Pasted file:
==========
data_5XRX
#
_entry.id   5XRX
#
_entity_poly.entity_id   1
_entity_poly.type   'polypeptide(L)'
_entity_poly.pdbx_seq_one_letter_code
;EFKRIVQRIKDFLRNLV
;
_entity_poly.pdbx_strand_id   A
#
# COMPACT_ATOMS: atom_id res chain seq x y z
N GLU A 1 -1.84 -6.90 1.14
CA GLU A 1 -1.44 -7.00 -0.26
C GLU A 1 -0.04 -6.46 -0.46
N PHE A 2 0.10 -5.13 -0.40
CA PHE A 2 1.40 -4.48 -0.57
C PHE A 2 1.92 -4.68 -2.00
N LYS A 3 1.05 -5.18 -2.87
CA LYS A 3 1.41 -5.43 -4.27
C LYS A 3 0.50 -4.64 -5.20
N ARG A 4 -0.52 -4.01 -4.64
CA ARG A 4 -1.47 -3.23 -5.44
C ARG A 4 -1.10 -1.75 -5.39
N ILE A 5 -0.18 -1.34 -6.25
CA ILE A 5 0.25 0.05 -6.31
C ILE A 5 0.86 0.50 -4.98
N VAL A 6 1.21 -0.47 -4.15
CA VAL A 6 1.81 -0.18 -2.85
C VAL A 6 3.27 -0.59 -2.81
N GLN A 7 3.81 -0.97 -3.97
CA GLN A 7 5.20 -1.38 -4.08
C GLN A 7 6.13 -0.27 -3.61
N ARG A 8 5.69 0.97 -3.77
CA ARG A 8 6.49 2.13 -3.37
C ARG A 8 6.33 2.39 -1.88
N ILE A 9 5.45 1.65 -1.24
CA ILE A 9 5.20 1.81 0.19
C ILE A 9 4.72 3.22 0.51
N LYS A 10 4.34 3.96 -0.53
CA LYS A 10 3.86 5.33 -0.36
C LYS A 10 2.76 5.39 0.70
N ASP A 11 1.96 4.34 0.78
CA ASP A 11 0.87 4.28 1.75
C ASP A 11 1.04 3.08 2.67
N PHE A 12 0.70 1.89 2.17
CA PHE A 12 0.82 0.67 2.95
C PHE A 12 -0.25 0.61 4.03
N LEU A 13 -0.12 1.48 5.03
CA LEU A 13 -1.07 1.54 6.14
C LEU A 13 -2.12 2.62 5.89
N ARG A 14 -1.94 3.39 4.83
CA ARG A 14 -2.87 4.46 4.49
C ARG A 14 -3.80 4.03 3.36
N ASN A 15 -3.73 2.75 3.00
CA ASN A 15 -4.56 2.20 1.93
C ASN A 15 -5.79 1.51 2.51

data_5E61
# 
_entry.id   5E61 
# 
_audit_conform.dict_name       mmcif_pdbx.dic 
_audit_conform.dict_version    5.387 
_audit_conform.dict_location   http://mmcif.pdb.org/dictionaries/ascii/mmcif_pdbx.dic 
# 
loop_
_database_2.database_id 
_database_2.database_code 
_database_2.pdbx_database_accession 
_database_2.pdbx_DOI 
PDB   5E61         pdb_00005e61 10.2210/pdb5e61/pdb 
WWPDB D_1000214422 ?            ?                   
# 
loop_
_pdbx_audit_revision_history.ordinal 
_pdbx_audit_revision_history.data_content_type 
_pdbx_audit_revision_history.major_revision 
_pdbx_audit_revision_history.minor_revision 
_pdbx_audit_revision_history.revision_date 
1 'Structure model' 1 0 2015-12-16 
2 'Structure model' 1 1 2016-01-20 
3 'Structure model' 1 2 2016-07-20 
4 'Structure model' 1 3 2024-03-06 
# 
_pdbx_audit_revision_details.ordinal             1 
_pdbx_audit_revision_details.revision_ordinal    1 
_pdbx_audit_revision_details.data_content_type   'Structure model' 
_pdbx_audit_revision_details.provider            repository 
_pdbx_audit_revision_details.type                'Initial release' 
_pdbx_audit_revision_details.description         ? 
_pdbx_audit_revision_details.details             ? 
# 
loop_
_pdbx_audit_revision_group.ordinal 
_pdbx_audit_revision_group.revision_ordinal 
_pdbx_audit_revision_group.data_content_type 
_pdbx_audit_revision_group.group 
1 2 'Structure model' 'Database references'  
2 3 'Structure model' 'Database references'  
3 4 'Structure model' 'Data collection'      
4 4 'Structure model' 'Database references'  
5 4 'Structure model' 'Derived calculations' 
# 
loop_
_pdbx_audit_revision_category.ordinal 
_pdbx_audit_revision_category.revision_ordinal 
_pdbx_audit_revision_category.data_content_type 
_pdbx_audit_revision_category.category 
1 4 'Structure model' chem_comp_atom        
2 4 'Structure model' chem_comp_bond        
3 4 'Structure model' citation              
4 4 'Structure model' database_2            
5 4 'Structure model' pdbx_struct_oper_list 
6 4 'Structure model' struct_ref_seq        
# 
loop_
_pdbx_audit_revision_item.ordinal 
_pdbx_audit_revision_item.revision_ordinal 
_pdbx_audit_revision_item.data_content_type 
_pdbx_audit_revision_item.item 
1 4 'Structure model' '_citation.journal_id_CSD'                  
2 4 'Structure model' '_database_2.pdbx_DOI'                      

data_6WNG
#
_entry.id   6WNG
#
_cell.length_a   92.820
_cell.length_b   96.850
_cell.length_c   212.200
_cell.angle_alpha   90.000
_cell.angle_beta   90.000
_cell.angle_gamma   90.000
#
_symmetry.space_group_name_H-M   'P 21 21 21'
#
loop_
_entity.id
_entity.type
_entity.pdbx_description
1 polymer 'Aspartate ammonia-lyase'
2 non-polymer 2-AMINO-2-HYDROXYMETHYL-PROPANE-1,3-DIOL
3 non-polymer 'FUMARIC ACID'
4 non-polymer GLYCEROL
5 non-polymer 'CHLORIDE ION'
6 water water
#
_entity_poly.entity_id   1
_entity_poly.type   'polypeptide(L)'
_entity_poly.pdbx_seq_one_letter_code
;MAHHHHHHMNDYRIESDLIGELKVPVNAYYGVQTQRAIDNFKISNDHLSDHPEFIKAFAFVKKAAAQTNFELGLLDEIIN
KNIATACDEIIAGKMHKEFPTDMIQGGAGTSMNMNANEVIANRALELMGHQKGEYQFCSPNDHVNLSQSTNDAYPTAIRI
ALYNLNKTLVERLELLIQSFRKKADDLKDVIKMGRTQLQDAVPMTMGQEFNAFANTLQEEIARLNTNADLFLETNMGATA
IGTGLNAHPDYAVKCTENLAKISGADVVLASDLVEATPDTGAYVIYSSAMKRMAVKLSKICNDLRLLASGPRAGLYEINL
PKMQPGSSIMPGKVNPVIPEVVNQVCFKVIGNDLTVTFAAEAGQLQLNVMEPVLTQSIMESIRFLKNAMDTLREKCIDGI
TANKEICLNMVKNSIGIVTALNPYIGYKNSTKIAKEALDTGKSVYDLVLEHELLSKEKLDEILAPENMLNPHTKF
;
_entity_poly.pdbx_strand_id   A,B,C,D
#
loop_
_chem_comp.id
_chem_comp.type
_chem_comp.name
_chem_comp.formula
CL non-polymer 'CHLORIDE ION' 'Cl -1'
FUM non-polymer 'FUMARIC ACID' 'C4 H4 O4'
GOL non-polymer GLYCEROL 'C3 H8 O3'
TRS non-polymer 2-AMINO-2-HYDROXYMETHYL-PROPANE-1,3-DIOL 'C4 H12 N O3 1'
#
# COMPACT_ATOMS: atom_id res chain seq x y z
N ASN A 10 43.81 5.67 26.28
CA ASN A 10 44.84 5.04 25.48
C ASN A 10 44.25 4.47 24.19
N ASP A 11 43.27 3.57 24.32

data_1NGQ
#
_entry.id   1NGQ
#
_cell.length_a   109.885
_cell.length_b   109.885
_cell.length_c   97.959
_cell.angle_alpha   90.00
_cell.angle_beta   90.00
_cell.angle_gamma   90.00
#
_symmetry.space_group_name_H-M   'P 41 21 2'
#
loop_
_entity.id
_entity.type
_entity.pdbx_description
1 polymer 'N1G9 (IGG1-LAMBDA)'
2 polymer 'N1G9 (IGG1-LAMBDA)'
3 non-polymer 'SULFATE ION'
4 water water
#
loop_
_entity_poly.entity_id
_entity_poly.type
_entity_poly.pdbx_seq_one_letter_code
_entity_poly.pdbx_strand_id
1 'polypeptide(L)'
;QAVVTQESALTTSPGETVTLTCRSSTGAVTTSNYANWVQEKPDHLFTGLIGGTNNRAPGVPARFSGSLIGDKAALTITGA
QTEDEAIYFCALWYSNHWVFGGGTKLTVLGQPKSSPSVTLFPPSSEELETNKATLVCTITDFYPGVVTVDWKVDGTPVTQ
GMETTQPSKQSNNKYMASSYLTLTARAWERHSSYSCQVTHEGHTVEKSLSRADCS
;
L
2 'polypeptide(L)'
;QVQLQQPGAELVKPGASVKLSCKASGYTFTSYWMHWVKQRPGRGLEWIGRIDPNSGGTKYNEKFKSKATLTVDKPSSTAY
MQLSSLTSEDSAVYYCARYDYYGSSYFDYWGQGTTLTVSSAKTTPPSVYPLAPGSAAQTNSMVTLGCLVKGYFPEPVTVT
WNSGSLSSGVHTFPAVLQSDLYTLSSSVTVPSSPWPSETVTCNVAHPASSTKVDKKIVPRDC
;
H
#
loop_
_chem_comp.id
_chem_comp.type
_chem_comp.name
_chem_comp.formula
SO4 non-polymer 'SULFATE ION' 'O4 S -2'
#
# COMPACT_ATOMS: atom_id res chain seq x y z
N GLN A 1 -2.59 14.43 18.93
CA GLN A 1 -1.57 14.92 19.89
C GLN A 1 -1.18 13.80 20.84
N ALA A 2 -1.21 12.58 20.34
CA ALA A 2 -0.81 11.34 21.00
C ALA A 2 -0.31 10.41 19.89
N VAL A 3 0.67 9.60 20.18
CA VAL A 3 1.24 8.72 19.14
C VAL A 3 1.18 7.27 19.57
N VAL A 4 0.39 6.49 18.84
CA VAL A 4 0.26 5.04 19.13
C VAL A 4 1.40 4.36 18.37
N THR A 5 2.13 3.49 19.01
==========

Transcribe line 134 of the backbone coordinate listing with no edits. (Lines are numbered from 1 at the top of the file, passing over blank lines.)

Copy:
_symmetry.space_group_name_H-M   'P 21 21 21'